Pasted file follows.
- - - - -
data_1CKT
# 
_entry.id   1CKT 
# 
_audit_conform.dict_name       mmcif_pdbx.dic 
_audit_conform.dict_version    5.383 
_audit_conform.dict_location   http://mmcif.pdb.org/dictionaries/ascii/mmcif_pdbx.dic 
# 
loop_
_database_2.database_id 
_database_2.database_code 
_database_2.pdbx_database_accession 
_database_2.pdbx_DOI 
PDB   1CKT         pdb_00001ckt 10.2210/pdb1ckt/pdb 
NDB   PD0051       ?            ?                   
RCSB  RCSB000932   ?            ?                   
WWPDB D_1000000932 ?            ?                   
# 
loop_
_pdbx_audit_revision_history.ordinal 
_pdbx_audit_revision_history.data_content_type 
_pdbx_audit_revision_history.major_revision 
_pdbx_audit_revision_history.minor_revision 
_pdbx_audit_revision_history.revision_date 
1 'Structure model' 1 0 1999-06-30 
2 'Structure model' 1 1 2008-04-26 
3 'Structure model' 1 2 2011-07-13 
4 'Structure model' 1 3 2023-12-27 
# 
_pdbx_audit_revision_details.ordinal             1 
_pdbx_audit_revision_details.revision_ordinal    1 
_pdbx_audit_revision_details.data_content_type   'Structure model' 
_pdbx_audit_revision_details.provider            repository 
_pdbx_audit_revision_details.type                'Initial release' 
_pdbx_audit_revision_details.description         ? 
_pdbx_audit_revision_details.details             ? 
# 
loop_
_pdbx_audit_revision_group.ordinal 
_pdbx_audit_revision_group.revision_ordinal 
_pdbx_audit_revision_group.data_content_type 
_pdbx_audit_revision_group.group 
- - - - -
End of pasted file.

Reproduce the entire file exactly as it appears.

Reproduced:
data_1CKT
# 
_entry.id   1CKT 
# 
_audit_conform.dict_name       mmcif_pdbx.dic 
_audit_conform.dict_version    5.383 
_audit_conform.dict_location   http://mmcif.pdb.org/dictionaries/ascii/mmcif_pdbx.dic 
# 
loop_
_database_2.database_id 
_database_2.database_code 
_database_2.pdbx_database_accession 
_database_2.pdbx_DOI 
PDB   1CKT         pdb_00001ckt 10.2210/pdb1ckt/pdb 
NDB   PD0051       ?            ?                   
RCSB  RCSB000932   ?            ?                   
WWPDB D_1000000932 ?            ?                   
# 
loop_
_pdbx_audit_revision_history.ordinal 
_pdbx_audit_revision_history.data_content_type 
_pdbx_audit_revision_history.major_revision 
_pdbx_audit_revision_history.minor_revision 
_pdbx_audit_revision_history.revision_date 
1 'Structure model' 1 0 1999-06-30 
2 'Structure model' 1 1 2008-04-26 
3 'Structure model' 1 2 2011-07-13 
4 'Structure model' 1 3 2023-12-27 
# 
_pdbx_audit_revision_details.ordinal             1 
_pdbx_audit_revision_details.revision_ordinal    1 
_pdbx_audit_revision_details.data_content_type   'Structure model' 
_pdbx_audit_revision_details.provider            repository 
_pdbx_audit_revision_details.type                'Initial release' 
_pdbx_audit_revision_details.description         ? 
_pdbx_audit_revision_details.details             ? 
# 
loop_
_pdbx_audit_revision_group.ordinal 
_pdbx_audit_revision_group.revision_ordinal 
_pdbx_audit_revision_group.data_content_type 
_pdbx_audit_revision_group.group 